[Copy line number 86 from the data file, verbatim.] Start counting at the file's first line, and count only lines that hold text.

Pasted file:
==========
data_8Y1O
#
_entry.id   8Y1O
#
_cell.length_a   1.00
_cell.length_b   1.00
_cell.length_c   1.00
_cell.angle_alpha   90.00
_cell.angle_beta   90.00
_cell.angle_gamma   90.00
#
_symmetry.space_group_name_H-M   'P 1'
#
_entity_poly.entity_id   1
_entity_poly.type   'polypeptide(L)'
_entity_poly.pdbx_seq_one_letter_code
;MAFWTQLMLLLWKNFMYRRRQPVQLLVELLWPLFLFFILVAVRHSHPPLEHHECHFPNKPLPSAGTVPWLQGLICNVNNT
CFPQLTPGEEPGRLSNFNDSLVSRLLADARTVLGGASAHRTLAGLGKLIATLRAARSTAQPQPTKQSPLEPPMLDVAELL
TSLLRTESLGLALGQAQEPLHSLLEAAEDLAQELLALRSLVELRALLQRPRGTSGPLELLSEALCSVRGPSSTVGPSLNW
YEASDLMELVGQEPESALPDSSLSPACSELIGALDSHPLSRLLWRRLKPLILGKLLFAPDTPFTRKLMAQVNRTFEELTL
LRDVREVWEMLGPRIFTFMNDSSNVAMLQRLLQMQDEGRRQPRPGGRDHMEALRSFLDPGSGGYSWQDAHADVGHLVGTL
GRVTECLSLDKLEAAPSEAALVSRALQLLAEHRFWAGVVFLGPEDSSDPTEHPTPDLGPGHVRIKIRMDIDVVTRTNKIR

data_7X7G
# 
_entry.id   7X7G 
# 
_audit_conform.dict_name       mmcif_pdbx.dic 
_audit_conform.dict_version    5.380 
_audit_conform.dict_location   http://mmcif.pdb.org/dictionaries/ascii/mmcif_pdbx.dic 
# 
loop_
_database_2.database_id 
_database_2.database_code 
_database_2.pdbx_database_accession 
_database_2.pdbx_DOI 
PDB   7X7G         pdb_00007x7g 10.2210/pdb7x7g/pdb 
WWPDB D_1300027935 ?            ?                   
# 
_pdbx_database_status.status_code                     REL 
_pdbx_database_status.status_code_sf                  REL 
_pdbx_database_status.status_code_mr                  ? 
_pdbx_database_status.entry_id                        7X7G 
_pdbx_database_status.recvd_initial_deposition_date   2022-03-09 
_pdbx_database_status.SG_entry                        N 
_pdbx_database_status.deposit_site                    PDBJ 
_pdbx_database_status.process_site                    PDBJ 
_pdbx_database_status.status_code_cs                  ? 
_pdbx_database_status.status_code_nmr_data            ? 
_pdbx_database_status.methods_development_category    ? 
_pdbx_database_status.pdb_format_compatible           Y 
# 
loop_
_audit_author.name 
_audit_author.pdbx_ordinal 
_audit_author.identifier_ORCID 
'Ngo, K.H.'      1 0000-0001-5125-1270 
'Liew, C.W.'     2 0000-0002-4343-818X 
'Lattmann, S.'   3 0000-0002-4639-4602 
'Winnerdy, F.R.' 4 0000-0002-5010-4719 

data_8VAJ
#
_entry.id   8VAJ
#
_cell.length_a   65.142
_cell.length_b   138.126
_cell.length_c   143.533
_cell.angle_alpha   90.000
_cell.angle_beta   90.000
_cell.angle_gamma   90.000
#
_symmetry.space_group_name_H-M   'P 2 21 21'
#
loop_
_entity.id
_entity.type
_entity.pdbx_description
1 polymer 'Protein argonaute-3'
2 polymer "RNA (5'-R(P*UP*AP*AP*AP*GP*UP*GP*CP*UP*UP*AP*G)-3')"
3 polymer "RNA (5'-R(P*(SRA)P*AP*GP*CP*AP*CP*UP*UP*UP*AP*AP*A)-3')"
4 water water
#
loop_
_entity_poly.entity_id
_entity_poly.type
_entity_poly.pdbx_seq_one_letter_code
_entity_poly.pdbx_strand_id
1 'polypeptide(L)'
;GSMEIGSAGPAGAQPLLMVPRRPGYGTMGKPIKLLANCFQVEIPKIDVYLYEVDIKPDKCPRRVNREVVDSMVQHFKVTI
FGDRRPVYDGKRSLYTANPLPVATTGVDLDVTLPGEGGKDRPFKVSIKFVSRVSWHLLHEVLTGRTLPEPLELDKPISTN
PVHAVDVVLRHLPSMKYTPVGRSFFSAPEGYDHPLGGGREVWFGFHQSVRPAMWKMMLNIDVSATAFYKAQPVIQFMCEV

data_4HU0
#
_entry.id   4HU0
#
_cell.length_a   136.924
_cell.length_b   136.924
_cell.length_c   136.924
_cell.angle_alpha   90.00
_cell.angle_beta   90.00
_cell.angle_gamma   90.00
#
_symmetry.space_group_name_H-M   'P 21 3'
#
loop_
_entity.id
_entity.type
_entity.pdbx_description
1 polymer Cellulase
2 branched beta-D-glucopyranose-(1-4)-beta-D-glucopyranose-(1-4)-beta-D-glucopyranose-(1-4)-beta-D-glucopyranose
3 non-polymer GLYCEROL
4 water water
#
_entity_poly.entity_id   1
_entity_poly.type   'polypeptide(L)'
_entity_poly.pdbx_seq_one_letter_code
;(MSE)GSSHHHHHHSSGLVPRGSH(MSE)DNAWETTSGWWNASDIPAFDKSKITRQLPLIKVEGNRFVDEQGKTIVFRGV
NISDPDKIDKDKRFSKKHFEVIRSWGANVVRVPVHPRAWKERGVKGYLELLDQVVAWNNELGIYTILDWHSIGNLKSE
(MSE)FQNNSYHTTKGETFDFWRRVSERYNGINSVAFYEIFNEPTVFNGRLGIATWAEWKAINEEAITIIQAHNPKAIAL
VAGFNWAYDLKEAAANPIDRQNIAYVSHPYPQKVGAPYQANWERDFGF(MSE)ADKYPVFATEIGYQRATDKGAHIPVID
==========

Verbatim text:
_entity_poly.pdbx_strand_id